New documents, released by former NSA contractor Edward Snowden, reveal the existence of that agency’s ability to collect and listen to 100 percent of the phone calls within a targeted nation according to The Washington Post.
The voice interception program, known as MYSTIC, began in 2009 and was first used to target an undisclosed nation in 2011. The program utilizes a “retrospective retrieval” tool referred to in the documents as RETRO. Planning documents regarding the program detail plans to use the technology in other countries.
In a Washington Times story, one U.S. official said the technology acts like a “time machine” and allows the NSA to go back and listen to phone calls as old as 30 days.
Jameel Jaffer, deputy director of the American Civil Liberties Union, called the revelations “chilling” in a USA Today story.
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“The NSA has always wanted to record everything, and now it has the capacity to do so," he said. "The question now is simply whether we have the political will to impose reasonable limits on the NSA's authority – that is, whether we have the political will to protect our democratic freedoms.”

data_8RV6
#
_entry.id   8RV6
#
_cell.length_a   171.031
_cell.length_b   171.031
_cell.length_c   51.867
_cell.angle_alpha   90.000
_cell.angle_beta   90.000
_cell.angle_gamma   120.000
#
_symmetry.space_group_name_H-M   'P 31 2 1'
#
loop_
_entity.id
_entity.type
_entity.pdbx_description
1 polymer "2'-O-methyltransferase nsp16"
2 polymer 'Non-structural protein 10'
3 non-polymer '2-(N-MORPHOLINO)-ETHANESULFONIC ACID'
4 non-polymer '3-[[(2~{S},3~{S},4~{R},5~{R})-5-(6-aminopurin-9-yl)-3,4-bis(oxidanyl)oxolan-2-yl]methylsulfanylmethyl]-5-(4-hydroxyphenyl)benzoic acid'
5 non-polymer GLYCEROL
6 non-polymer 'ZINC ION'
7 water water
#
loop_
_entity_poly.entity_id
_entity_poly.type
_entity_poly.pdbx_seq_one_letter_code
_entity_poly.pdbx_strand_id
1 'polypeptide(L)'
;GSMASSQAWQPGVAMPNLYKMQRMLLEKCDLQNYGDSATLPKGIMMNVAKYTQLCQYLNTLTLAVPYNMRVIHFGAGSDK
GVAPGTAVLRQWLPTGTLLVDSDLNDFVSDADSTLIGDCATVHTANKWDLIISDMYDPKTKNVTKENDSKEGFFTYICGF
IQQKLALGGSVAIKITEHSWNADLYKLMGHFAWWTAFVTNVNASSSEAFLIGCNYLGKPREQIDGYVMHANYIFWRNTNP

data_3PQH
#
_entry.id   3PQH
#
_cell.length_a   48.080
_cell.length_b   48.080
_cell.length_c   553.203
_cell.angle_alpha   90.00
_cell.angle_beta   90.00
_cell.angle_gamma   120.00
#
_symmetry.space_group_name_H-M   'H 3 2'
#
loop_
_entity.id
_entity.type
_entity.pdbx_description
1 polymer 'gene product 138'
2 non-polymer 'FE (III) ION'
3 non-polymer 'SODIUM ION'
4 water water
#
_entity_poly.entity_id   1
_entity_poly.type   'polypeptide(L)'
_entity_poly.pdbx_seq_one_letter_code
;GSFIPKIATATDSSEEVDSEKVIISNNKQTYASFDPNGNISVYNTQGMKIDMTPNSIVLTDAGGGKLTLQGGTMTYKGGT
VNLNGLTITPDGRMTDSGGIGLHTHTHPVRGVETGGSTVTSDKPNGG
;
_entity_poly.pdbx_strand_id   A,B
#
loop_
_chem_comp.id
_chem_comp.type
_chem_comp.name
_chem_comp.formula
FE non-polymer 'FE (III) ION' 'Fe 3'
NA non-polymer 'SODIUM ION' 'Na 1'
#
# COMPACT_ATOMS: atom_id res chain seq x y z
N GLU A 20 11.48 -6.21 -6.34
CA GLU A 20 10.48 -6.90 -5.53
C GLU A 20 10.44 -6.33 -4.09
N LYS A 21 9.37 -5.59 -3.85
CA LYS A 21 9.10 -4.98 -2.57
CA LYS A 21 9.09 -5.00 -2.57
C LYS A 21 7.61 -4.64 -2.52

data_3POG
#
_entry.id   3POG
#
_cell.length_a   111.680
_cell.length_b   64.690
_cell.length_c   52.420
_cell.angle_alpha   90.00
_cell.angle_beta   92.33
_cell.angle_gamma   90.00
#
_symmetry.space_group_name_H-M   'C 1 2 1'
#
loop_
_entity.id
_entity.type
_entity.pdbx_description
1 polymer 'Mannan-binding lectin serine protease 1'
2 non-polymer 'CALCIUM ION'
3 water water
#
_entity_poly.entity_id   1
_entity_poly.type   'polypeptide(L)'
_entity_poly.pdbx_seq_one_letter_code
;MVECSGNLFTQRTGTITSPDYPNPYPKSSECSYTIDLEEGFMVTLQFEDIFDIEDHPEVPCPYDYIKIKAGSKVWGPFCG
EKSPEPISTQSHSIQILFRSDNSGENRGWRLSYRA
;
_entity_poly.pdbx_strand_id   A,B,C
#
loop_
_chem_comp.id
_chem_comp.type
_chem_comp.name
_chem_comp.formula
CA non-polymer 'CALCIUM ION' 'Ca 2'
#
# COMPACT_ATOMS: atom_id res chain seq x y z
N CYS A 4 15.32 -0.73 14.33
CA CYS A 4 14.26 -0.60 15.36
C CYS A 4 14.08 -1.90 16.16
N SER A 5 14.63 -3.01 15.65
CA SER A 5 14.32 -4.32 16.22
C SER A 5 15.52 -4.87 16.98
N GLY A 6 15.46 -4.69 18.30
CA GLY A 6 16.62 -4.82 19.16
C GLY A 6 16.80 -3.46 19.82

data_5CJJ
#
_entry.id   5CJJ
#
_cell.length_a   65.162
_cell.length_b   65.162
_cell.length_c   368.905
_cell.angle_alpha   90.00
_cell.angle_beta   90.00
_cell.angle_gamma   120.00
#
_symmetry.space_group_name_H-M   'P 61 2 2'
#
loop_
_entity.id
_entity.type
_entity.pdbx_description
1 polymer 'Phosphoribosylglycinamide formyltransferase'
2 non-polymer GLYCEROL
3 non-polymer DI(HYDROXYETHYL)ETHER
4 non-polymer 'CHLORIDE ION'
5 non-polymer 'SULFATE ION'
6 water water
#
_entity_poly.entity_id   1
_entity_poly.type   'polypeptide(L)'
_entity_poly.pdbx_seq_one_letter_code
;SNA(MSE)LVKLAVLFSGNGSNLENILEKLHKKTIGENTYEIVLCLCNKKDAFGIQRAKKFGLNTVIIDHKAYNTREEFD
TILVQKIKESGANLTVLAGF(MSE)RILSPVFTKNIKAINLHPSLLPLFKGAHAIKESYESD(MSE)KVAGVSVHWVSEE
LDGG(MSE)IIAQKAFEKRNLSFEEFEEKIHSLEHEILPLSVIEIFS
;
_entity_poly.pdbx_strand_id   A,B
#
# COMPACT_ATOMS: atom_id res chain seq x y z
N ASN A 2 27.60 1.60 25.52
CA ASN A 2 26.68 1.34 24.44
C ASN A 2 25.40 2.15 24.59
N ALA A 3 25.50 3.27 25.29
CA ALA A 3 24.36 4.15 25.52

The news of the program also raises questions as to whether President Barack Obama was being truthful in a January speech when he said the U.S. government did not spy on ordinary citizens.
"Now let me be clear: our intelligence agencies will continue to gather information about the intentions of governments – as opposed to ordinary citizens – around the world, in the same way that the intelligence services of every other nation does," Obama said at the time.
NSA spokeswoman Vanee Vines would not confirm or deny the existence of the program.
"NSA does not conduct signals intelligence collection in any country, or anywhere in the world, unless it is necessary to advance U.S. national security and foreign policy interests and to protect its citizens and the citizens of its allies and partners from harm,” she said in a statement.
Others believe that programs like MYSTIC go to far.
Greg Nojeim, of the Center for Democracy and Technology, said, "It's time for the United States to begin honoring its global human rights obligations and enact legal reforms that set reasonable limits on foreign surveillance practices."